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As a new strain of coronavirus (COVID-19) swept through the world in 2020, preparedness plans, masking policies and more public policy changed just as quickly. WVXU has covered the pandemic's impact on the Tri-State from the very beginning, when on March 3, 2020, Ohio Gov. Mike DeWine barred spectators from attending the Arnold Sports Festival in Columbus over concerns about the virus, even though Ohio had yet to confirm a single case of COVID-19.

Commentary: Pandemic Protests Remind Us Even Doltish Speech Is Protected Speech

ohio coronavirus protest
Andrew Welsh-Huggins
About 75 people wearing masks and carrying signs protest outside the Ohio Statehouse on Thursday, April 9, 2020, in Columbus, Ohio. The protesters criticized the state's shutdown of the economy over the coronavirus crisis.

The First Amendment is a one-size-fits-all piece of our Constitution.

It protects free speech, and it doesn't discriminate.

It protects good speech, bad speech, smart speech, stupid speech, even hate speech – no matter how much decent people are repulsed by it.  

It also covers the protest rallies popping up outside of state offices around the country, including Ohio, where people are demanding that the stay-at-home orders issued by states during the coronavirus pandemic be lifted and businesses – particularly small businesses – be allowed to reopen.

Life should get back to normal, they say, as if nothing had happened; tens of thousands of their fellow citizens had not died from the COVID-19 virus, and the threat has disappeared – poof! Gone. Just like magic.

In other words, these are people who are living in a dream world.

Ohio's protests outside the Statehouse in Columbus have been relatively small – a hundred or so people at most.

In other states like Colorado, Minnesota, Michigan and Virginia, the protests have drawn thousands of people. 

And who has been cheering this on from his little Tweet machine? None other than Donald Trump. You might think he is too busy being the Fearless Leader of the battle to defeat coronavirus to be getting involved in these protests, but he was tweeting away over the weekend, encouraging people in Minnesota, Michigan and Virginia to "liberate" their states from the cruel orders of their Democratic governors.

This is the same guy who, a few days before, held a conference call with the nation's governors in which he told them they should be the ones making the decisions about when their states should reopen for business and that he would support them.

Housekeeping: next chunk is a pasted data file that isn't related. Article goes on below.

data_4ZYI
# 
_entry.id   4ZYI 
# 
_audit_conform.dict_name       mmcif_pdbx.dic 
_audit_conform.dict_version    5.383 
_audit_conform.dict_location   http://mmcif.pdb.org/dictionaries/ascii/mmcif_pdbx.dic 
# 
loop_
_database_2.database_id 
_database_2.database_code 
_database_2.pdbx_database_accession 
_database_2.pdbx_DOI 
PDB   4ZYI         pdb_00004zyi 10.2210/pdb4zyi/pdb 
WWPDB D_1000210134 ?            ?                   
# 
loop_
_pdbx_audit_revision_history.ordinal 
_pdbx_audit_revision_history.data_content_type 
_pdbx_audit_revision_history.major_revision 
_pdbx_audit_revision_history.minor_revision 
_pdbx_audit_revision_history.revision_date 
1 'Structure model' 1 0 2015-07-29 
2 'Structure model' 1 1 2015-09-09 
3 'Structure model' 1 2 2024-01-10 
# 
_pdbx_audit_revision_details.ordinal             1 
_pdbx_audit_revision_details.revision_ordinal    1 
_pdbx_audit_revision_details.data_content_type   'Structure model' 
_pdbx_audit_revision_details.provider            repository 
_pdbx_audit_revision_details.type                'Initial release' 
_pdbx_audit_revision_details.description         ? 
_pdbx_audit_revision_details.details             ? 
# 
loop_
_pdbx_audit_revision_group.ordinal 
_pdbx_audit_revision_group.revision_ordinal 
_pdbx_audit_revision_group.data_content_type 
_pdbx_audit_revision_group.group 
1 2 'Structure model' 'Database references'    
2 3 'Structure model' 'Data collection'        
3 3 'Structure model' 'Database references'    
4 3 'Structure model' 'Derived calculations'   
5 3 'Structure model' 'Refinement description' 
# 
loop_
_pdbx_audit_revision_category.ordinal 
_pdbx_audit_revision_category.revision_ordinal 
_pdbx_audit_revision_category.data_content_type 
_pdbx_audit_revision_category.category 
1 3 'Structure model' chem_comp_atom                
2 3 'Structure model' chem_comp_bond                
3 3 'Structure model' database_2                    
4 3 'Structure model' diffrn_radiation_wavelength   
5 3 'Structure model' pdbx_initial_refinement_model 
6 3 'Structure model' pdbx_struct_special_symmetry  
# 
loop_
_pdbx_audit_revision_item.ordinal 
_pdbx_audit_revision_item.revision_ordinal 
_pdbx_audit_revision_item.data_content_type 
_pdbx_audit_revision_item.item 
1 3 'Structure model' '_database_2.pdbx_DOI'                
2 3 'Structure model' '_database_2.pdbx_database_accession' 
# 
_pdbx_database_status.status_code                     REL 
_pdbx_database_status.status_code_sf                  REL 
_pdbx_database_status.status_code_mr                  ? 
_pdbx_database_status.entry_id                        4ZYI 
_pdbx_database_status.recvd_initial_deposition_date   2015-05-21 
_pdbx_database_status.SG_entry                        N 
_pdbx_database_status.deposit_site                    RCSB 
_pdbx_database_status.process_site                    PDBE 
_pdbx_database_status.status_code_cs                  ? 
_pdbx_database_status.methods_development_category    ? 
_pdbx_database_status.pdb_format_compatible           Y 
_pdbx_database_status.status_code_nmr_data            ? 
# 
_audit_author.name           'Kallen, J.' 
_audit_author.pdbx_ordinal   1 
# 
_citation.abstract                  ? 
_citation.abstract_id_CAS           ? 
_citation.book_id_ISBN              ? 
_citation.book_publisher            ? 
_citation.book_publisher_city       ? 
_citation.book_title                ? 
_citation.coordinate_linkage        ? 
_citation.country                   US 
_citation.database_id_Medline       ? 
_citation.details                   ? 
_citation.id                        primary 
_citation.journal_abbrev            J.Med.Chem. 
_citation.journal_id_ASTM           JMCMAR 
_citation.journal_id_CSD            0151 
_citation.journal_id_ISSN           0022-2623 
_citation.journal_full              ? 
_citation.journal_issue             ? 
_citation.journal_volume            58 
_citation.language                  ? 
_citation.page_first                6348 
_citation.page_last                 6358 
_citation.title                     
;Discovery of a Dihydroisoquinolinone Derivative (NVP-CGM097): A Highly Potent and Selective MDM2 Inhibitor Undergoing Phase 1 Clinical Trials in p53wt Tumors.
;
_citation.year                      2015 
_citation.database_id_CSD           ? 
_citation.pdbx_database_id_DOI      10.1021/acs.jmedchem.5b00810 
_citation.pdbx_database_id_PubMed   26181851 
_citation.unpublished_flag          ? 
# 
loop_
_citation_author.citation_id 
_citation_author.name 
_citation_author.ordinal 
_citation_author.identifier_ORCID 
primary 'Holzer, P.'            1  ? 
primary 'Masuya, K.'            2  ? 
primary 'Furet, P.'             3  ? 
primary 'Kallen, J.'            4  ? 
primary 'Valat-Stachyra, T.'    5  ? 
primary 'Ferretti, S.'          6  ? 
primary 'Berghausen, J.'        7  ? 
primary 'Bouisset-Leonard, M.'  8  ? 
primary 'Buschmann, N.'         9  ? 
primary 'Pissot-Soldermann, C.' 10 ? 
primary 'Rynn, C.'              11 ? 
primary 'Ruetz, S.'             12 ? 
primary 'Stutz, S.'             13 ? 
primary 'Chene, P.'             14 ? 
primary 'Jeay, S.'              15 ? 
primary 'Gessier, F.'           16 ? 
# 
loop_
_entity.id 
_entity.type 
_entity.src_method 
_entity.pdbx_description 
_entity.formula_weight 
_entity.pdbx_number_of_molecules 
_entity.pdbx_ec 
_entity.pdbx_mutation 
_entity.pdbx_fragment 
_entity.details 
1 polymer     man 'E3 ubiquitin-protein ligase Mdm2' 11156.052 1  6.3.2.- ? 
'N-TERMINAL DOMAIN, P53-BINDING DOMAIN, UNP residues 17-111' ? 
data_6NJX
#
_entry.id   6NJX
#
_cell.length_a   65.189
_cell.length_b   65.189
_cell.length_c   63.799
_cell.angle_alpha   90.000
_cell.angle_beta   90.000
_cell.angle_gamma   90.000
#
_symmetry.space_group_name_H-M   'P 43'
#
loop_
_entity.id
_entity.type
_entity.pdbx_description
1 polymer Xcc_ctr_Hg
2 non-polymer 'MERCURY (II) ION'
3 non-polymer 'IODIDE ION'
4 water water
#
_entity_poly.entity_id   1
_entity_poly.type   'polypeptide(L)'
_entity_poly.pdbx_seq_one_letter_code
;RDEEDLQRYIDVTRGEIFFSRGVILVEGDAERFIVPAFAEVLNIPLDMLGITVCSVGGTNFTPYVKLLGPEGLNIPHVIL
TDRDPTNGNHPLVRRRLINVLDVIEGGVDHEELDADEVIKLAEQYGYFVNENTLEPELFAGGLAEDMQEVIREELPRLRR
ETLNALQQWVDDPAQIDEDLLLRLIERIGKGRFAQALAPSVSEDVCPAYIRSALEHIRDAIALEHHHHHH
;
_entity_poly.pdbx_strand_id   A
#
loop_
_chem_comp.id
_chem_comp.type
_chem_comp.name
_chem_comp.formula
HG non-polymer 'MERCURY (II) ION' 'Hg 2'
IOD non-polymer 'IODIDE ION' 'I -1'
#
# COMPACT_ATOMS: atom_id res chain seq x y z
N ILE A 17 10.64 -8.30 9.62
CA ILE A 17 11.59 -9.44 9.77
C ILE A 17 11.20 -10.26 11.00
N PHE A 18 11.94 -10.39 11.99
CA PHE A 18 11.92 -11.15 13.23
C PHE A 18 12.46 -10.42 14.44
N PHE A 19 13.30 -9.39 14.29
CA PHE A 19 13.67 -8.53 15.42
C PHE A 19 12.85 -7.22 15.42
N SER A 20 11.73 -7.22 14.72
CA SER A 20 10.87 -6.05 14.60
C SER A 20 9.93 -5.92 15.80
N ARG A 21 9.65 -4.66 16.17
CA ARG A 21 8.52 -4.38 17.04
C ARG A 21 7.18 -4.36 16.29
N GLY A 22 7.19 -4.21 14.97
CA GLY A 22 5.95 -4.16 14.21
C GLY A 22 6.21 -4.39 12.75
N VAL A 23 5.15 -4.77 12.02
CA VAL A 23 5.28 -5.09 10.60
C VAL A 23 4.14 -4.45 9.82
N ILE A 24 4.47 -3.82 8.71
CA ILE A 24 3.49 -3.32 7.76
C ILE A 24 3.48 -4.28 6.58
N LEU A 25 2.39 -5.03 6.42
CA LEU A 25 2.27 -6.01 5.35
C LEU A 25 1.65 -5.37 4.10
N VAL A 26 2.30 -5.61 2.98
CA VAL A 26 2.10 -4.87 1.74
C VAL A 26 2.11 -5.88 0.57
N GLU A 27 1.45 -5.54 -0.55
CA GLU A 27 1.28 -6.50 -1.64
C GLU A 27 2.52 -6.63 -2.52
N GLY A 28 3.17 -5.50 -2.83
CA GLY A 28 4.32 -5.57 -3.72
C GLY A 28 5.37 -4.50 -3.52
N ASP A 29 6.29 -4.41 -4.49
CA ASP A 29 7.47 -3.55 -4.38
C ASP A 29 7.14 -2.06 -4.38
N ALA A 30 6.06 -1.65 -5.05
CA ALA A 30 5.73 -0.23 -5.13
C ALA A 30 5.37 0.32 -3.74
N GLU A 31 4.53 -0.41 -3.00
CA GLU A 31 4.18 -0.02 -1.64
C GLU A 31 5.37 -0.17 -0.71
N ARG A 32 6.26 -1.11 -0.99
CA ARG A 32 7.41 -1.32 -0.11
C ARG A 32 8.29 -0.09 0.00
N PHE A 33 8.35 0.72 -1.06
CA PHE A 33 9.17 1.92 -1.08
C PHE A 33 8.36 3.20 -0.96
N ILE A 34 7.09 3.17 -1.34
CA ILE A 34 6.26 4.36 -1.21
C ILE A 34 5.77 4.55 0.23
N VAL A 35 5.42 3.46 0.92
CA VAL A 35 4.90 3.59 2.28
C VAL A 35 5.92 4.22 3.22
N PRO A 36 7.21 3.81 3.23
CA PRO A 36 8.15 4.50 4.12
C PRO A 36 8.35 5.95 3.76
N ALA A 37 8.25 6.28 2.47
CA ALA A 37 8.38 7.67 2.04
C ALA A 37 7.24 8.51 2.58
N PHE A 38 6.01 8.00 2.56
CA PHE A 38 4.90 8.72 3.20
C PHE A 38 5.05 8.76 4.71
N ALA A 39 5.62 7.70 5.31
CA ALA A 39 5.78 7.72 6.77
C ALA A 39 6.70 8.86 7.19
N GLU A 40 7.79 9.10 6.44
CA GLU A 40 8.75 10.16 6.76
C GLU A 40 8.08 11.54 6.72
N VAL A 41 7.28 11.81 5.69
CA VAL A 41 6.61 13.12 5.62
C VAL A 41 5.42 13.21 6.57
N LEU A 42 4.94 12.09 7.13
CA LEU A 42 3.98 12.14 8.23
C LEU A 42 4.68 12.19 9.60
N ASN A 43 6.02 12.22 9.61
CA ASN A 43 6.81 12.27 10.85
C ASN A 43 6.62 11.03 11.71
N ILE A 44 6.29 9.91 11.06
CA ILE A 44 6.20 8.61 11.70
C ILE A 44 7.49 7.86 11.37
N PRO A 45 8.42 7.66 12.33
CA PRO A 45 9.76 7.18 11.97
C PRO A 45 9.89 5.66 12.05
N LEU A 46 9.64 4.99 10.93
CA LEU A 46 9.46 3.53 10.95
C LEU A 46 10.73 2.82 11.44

Donald Trump saying one thing and doing another? Say it ain't so.

I think we are getting rather accustomed to this act, and it doesn't take a genius to figure out why he is stirring the pot: he believes it could rebound in his favor at the polls this fall.

"I don’t think it is necessarily a contradiction,'' said Scott Pullins, a long-time Republican campaign consultant in Ohio and founder of the Ohio Taxpayer Association.

Trump, Pullins said, "thinks that some of the governors need to push a little harder to open their states. He's just sending a message."

There are some national media outlets that have been breathlessly reporting that these protests are some kind of public opinion tsunami that is sweeping across the country.

That's nonsense. Add up all the people at all the rallies in all the states and it is still a relative handful of people. A NBC/Wall Street Journal poll of U.S. voters showed that only 36% generally trust what Trump says about the pandemic. Two-thirds – 66% – said they trust the governors on COVID-19.

There's little question that the protestors in Ohio and elsewhere are, for the most part, Trump supporters. You can see it in their MAGA hats, their Trump T-shirts and other Trump regalia. I've spotted some local people I know who were involved in the 2016 Trump campaign in Cincinnati among the Ohio Statehouse crowd.

Trump has kind things to say about the protestors.

"They seem to be very responsible people to me,'' Trump said Monday.

Some protestors are staying a respectful six feet apart and wearing masks. Others aren't interested in social distancing in any way shape or form. Those people are just begging to be infected.

It is said that Republicans "don't protest because they are too busy working,'' Pullins said. "Well, I guess there are so many of them who have lost their jobs that they have the time."

Maybe so.

They have every right to do so. First Amendment says so. Ohio Gov. Mike DeWine agrees. He just asks that they practice safety measures and social distancing while they are protesting his plans.

If people who have been to these rallies around the country start coming down with the virus, it will be interesting to see if the protests can still draw a crowd.

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Credit Jim Nolan / WVXU

Read more "Politically Speaking" here.

Howard Wilkinson is in his 50th year of covering politics on the local, state and national levels.